We are in the midst of deep, beautiful, and majestic story which is unfolding before our very eyes. It has now, as it had yesterday, and will have forever, one central Character: God’s Elect, His Servant in whom He delights (Isa 42:ff). We find Him at the very beginning, in His Father and He together shaping the stage on which this story was to unfold; we find reference to Him as the Promise of Light that was to come, even as the second darkest moment in History came about (Gen 3:15); we find Him at the center as the anticipated brightening of this story burst forth like a noon-day through the clouds (John 1:1); we find Him at the darkest moment in any story ever told, the moment when all hope and joy died like a seed that fell upon the ground; we see Him as the darkness of the night yields to the brightness of the dawning, when He burst back on to the scene, shocking the onlookers. And He is the consummation of this Story’s happy ending, which has been planned and assured, but has not come about.
And we’re in the middle. And like any story, the section in which we take part is dotted with the bitter and the sweet. This is a grand and beautiful section of that story, which has now drawn to a close:
Up to a certain point, our family was divided into three-four- distinct sections: Parents (Dad and Mom, believe it or not), the three older kids (those upon were bequeathed more privileges, responsibility, and authority: Emily, Ellen, Trey), the Three little Pigs (Hannah, Ben and Sarah: upgraded to four, five, &c with the addition of Annie, Mercy, Josiah) and then somewhere hanging between the middle of these last two groups was yours truly. I was the mixture of younger, irresponsible and unauthoritative child and older, privileged child.
There was a transition around the time that several of us older four were genuinely converted (around fourteen, for me). There became a distinction in the older four: we became our own core group, in the midst of a God-blessed and large family. We’d stay up late with mom and dad, we’d watch movies together that the others couldn’t watch, we’d talk about things they couldn’t know about: we loved, we fought, we’d bear one another’s burdens, became the disciplining guideposts for the younger set of kids. In the Riley kids of Gen X, we were the group representative of the Kingdom of Light into which we had been brought. We had our differences, but our commonalities outweighed these like pure gold outweighs grass.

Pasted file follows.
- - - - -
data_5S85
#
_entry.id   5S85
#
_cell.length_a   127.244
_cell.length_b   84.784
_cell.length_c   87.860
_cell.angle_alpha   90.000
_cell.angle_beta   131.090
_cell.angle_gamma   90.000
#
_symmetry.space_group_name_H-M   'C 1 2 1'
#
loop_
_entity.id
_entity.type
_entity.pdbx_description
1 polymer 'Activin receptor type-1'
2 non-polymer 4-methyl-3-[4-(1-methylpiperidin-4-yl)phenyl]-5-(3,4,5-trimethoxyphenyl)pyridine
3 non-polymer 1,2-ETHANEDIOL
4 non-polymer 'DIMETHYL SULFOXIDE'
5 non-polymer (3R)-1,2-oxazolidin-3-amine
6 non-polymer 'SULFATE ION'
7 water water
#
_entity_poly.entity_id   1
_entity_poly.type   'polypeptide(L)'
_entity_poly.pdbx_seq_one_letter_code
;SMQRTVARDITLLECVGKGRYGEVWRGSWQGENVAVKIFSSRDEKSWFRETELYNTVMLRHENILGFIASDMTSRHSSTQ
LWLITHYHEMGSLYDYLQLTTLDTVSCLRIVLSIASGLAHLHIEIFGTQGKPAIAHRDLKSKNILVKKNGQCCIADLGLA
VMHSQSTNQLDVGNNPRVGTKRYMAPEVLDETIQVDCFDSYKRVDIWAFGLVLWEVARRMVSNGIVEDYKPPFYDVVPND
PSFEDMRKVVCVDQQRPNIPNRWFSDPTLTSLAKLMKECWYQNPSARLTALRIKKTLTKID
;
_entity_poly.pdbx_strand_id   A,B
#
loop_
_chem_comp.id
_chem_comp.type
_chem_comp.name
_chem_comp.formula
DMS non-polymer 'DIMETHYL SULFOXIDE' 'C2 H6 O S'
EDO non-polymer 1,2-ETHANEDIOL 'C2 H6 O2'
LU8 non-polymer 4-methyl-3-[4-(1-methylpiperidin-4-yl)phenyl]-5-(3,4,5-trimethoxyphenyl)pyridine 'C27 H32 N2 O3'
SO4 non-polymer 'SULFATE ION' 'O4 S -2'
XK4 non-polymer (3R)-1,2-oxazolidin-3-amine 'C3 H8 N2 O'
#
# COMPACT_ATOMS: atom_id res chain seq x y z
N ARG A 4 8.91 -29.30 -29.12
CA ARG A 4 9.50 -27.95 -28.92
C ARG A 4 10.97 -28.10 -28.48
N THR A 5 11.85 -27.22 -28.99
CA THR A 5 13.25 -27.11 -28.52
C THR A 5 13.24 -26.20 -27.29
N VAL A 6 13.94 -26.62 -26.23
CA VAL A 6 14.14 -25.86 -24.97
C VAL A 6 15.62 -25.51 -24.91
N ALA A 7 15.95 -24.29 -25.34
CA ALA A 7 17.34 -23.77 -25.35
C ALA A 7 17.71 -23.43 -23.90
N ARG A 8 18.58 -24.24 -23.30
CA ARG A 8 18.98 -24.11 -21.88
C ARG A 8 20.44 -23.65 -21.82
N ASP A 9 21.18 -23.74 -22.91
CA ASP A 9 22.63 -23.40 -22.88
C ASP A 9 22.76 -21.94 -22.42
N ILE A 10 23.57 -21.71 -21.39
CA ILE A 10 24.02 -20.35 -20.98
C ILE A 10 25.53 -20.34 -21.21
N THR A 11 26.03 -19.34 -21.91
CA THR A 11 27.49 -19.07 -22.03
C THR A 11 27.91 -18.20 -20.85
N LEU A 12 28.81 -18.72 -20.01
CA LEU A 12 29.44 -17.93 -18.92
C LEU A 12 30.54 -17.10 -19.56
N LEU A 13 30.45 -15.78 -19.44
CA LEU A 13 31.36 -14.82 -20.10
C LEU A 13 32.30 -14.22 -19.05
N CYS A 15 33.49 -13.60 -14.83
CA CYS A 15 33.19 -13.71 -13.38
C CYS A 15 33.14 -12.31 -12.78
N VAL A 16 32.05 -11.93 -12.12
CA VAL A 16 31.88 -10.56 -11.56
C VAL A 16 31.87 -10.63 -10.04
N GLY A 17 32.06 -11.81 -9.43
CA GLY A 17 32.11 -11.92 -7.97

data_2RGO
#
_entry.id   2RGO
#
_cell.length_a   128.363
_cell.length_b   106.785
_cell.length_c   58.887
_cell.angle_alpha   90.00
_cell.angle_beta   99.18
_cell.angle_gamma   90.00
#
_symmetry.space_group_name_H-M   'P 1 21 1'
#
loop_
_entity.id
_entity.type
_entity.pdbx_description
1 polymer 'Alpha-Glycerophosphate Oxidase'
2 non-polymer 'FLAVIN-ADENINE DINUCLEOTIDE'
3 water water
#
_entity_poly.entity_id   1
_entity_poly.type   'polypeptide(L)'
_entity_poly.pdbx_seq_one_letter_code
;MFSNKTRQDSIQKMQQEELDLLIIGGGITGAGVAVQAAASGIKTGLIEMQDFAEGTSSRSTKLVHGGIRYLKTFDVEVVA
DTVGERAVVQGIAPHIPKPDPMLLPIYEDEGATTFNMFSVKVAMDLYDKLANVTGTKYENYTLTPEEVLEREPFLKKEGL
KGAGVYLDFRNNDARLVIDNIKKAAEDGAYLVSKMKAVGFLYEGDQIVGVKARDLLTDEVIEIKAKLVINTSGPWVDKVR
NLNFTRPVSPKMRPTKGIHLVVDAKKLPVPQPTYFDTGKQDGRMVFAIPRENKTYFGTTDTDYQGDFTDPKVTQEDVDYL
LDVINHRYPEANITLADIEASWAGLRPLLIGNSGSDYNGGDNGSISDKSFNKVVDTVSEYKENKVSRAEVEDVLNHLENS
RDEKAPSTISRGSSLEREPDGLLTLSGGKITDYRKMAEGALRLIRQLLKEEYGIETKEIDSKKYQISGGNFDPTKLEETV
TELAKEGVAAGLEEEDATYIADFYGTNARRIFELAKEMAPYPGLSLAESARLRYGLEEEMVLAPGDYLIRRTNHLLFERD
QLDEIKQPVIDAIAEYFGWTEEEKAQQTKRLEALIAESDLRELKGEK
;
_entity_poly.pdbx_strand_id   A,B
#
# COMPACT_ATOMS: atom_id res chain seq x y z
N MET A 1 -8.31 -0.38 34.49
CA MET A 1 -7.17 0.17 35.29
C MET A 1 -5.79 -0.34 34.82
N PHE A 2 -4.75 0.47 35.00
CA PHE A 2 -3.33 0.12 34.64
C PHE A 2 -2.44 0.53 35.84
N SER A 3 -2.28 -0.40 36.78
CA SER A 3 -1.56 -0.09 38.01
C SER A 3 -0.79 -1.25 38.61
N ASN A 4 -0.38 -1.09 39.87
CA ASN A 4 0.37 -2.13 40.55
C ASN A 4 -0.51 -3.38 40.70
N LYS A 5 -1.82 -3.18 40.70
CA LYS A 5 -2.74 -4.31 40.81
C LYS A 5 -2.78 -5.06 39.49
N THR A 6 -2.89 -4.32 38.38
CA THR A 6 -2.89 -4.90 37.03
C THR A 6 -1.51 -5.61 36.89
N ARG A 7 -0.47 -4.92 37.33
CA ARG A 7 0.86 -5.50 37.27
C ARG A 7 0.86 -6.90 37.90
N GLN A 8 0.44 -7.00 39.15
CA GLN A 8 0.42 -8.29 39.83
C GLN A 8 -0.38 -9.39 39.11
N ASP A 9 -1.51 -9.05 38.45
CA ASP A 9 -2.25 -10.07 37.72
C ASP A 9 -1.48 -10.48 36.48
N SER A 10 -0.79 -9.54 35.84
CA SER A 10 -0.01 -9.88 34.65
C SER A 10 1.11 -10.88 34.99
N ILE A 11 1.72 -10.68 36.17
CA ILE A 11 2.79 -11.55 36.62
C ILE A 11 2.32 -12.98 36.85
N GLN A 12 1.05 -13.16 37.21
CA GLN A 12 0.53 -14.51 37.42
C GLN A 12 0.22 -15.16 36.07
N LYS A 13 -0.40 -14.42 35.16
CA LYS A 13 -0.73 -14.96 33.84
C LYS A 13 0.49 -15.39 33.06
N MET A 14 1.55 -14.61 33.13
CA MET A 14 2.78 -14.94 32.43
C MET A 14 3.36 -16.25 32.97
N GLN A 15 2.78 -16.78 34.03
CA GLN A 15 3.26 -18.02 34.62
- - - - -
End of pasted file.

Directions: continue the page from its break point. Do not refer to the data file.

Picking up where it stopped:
That was the beautiful section of the story that we grew in. God placed us there for that reason: growth. But not to stay there.
On my sister Hannah’s fourteenth birthday, in June of 2009, our little world changed forever. We were full swing in a Pro-Life petition drive, and had sponsored a conference in Tupelo. It was on that day that we met -a lot of people- but two in particular: both blond-haired, blue-eyed individuals, a young man named Tyler and a young lady named Candace. And everything began to change.
That was a moment in the story which at the time seemed hard: not death, not pain, but change. As the next six months unfolded, it became clear that Tyler wanted Emily, and that Trey wanted Candace. My oldest siblings: Trey had just returned from Ethiopia, and had no plans to get married. Emily… well yeah, Emma needed that.
And thus, a little more than a year later, the Fellowship was broken. We had new family members, our live’s had collectively expanded, but that central core of four confused, bumbling sinners saved by Grace would never be the same. Trey and Emily were both married to there respective other halves: these people who had mysteriously become more important to them than any other human being in the world.
The transition was anything but smooth. We had to adjust to Ellen and I being the two remaining under Mom and Dad, and Hannah Ben and Sarah had to receive more of the load a responsibility in in our family which then consisted of ten.
But the story wasn’t going to settle there long: Caleb Frederick, and young man we had known for several years finally from the closet with the truth: he wanted Ellen. even more disturbing, Ellen was keen on him, now that it was mentioned. Thus began yet another stage of transition, as we prepared to terminate finally the core group that had once existed, and my third oldest sibling and this man were about to continue there sections of the Story together.
Where is the story now?
In short, we have reached the end of book one. Growing up continues, but for Emily, who now hold the daughter of her traveling partner Tyler, for Trey, far from sitting up late talking with me over a goofy old Jane Austen movie, is now setting up his house with his helper Candace, in preparation for the arrival of their first son, and for Ellen, who now enjoys her Honeymoon with Caleb, they have separated from the tree from which they fell, and within the same orchard are planting new ones. They have intertwined but distinct story roles now: but the Main Character hasn’t changed: nor will He have changed when the far distant multi-great grandchildren know little more about us than our names and faded gravestones. After all, it is His story. And He will not give us over to our foolish belief that we are to stay fixed in one chapter: Especially when the best part is always ahead, never behind.
Because all this is just the cover and the title page then “at last they were beginning Chapter One of the Great Story which no on one earth has read: which goes on forever: in which every chapter is better than the one before.” (CS Lewis, The Last Battle).
And for me? well, pages are turning here as well. More on that later.